The Seat: Okay, this one threw me for a loop. When I chose the seat online, I thought I was getting a bulkhead seat aboard this KLM 737-900 and I was. KLM’s Europe Business Class looks just like a normal economy cabin but with slightly more legroom than in back. What’s interesting is the moveable divider that allows the airline to adjust how far back this section can go. I’m not entirely sure when they do this or if it’s something they do by length of flight (…or whatever). What I DO know is that if you booked regular economy and are given the option of sitting in rows 10 or below, then you absolutely should take it as you’ll benefit from the added legroom and power outlets these rows provide.
Legroom in these up-front rows is just slightly better than what you’ll find in a typical economy configuration (33″ of seat pitch). With the exception of the exit row (KLM charges extra for these), you’ll be jammed into a pretty tight space …a whopping 30″ of seatpitch. Roughly 2″ less than what’s offered aboard a mainline US carrier in economy.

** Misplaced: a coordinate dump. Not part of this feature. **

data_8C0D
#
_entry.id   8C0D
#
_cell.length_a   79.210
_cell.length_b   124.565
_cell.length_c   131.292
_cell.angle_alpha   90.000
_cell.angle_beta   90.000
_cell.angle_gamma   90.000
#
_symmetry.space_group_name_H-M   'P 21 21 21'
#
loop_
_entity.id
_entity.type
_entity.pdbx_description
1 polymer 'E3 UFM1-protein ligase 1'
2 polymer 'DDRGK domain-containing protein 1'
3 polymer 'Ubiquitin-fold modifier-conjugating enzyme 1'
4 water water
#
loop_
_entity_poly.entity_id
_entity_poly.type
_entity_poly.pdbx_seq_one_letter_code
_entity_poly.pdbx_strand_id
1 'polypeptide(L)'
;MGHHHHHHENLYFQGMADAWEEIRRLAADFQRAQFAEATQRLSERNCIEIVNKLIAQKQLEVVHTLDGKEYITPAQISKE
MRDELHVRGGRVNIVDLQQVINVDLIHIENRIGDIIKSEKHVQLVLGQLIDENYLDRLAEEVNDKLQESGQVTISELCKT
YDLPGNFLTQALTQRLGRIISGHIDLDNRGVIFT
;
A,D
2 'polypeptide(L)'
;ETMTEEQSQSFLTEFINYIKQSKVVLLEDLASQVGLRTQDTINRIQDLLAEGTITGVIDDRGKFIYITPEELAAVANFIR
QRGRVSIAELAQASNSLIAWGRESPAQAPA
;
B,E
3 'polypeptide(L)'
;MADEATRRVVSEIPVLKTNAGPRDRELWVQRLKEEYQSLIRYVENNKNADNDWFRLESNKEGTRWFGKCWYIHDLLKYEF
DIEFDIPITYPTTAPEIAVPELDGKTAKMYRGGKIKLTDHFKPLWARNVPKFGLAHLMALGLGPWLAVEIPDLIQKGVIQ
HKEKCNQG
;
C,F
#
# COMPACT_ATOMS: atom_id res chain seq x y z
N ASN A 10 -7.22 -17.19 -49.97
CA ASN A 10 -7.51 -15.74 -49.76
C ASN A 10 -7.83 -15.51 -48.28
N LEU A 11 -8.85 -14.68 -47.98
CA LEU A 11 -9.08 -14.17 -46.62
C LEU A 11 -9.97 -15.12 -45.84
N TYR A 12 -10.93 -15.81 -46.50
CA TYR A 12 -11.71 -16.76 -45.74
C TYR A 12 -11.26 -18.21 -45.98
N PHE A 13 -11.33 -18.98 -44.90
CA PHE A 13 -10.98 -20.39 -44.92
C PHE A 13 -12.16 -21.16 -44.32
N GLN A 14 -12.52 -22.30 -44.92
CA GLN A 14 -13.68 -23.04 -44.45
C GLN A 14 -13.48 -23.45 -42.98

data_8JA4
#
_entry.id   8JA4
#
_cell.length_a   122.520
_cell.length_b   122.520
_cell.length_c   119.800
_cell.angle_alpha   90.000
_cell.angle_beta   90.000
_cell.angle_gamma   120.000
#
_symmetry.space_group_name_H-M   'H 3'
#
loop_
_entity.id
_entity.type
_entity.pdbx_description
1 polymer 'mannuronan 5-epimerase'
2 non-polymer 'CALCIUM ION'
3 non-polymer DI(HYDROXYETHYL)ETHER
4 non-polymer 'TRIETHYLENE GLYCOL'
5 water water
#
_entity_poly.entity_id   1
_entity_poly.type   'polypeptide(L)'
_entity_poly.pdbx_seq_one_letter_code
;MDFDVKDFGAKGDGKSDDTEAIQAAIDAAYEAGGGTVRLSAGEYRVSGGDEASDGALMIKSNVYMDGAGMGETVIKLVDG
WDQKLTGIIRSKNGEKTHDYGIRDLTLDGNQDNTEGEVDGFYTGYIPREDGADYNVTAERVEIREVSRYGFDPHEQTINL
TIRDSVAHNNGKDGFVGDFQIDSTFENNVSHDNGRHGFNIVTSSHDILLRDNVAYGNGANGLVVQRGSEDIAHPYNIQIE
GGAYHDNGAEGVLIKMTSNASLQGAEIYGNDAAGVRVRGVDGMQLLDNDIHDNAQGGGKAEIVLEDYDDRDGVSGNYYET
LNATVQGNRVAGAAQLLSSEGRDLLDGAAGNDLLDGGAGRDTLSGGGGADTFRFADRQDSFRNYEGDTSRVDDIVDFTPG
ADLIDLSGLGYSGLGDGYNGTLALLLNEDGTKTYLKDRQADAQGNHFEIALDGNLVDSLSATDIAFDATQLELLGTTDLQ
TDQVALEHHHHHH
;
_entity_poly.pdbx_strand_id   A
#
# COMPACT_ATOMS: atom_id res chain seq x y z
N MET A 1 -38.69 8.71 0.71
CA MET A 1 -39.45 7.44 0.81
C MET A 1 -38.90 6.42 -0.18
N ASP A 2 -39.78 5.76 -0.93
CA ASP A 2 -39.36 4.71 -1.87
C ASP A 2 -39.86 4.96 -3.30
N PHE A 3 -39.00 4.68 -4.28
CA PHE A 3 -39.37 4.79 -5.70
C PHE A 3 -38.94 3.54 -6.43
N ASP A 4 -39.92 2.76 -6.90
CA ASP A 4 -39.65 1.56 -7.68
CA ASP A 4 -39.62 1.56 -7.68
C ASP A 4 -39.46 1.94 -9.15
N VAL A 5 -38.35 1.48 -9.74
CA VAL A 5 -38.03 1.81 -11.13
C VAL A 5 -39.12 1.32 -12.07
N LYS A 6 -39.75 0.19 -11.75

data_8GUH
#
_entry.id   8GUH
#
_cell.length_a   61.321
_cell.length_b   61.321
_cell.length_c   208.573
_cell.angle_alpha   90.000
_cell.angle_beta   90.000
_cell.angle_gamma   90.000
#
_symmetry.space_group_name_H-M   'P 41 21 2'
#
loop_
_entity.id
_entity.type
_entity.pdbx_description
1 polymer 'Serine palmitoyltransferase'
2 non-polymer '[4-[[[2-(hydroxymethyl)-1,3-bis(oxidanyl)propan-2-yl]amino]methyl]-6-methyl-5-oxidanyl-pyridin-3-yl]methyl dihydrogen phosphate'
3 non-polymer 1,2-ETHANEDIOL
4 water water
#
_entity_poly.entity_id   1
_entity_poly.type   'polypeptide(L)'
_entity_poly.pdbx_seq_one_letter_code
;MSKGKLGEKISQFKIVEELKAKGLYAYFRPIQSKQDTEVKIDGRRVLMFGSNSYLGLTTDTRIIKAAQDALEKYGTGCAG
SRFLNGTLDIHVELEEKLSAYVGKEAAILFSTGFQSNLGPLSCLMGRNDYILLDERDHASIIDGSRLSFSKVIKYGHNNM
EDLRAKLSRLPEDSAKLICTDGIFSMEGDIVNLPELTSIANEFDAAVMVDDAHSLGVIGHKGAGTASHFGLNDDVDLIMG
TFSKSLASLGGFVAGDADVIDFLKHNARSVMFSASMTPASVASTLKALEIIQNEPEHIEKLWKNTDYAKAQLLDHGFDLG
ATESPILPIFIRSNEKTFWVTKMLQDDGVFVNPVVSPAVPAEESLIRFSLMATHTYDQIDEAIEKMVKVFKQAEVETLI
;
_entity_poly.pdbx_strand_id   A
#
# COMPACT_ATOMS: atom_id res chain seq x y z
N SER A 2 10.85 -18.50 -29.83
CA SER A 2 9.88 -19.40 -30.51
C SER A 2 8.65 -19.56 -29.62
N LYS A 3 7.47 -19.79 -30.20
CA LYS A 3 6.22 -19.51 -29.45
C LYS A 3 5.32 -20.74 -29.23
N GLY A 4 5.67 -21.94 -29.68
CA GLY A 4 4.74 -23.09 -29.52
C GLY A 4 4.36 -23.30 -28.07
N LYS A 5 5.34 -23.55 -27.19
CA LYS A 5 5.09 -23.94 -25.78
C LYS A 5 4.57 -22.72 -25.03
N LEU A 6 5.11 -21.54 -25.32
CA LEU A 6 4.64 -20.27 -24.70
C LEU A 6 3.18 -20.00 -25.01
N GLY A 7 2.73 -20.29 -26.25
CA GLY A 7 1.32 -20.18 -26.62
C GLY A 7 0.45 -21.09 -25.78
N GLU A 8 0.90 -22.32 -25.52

Service: New levels of nothing special. Everyone said hello, everyone said goodbye. This was a well practiced routine full of scripts and half-smiles.
Food: The cheese buscuit style snack was bland and barely cheesy. Maybe my near-dairlyland upbringing makes me a little picky but it was truly nothing special. Buy some Doritos before you board.
Summary: When it comes to reviewing economy seats, I’d like to spend more time on ones that are considered “premium” or provide some sort of advantage (exit rows, bulkheads, extra legroom seats). This one was technially a normal economy seat, but had the legroom of the premium cabin and a standard power port for charging my gadgets. Anything rows 1-10 offer these features. Nice seats if you can get them at economy prices.
Rating: 4 hops (of 5).
Strategy: Book a typical economy ticket aboard KLM at their website (or if you’d like to help us out). If seats in the premium section are blocked, have another look when you check in. If there’s a charge for these seats, it will depend on your financial judgement whether the deal they offer is a good one but the couple extra inches of legroom might help
How I got it: Off peak fare offered by Delta. I obsessively check the “mileage run” board at flyertalk.com to see what insane routings people can fly to build status with airlines. Ocassionally, a deal will pop up that isn’t neccearily a great mileage run, but is a great fare. In this case it was just over $300 (taxes included) to London (via Amsterdam).